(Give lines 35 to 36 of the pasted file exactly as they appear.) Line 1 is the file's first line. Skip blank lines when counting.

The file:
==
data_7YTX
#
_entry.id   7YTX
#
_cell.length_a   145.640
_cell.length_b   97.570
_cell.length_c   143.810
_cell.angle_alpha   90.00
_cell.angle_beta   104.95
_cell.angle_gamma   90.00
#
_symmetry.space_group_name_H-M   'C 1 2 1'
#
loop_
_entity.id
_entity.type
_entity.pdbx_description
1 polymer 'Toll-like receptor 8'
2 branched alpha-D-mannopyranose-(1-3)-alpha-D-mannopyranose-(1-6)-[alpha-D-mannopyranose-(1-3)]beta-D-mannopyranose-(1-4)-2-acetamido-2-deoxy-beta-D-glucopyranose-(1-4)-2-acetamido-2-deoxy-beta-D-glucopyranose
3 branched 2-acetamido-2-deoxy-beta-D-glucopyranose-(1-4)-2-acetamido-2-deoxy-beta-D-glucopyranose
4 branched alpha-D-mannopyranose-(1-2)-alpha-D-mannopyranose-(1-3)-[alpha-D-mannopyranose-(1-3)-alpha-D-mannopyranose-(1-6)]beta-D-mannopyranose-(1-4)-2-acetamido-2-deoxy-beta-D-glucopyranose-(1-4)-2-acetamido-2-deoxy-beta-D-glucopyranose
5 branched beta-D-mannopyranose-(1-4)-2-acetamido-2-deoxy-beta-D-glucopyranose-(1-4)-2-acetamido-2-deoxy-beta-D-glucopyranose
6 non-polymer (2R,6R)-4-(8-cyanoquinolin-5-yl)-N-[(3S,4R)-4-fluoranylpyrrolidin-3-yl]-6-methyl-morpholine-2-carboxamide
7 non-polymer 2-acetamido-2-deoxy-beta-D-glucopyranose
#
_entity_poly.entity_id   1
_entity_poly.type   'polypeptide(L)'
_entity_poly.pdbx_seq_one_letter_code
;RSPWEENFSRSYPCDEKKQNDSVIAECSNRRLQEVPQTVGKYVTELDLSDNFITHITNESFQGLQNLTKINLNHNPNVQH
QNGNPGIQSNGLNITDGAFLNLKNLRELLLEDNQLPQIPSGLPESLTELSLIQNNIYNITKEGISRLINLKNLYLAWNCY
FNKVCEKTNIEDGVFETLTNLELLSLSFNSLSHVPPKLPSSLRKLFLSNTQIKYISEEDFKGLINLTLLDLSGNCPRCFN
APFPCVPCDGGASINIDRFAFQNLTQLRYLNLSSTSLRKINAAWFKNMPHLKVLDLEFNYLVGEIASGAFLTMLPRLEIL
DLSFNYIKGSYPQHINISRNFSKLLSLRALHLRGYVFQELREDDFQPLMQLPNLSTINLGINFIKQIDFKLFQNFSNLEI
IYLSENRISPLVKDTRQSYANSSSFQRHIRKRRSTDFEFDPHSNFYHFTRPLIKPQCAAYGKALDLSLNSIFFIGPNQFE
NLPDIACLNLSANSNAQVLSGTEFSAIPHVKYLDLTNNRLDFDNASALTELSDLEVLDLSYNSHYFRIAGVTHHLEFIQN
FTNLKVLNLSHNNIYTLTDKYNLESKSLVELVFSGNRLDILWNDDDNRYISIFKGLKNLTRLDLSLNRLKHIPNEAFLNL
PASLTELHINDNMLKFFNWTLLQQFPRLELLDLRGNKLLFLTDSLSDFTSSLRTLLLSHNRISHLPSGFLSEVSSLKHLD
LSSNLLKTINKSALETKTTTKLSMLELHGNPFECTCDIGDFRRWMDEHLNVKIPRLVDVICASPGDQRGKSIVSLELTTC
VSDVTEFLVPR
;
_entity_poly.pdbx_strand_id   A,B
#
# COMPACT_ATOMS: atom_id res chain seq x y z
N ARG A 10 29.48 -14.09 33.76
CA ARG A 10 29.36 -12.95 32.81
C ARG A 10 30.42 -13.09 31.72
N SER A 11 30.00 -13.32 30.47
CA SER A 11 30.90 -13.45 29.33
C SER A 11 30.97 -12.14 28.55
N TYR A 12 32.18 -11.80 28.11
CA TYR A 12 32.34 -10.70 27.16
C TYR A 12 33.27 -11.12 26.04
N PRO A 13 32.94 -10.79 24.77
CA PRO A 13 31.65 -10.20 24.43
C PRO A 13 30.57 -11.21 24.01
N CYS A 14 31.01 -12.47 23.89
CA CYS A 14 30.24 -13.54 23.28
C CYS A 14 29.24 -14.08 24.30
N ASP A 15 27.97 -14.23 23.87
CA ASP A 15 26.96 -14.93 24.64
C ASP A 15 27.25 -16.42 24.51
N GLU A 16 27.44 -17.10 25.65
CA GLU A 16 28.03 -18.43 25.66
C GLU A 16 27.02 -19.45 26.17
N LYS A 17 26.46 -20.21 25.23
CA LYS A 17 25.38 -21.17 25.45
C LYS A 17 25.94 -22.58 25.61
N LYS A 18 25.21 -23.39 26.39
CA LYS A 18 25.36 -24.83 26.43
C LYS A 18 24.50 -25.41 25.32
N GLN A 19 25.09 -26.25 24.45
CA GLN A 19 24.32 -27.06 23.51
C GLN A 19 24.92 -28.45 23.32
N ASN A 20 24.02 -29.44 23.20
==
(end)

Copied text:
NLPDIACLNLSANSNAQVLSGTEFSAIPHVKYLDLTNNRLDFDNASALTELSDLEVLDLSYNSHYFRIAGVTHHLEFIQN
FTNLKVLNLSHNNIYTLTDKYNLESKSLVELVFSGNRLDILWNDDDNRYISIFKGLKNLTRLDLSLNRLKHIPNEAFLNL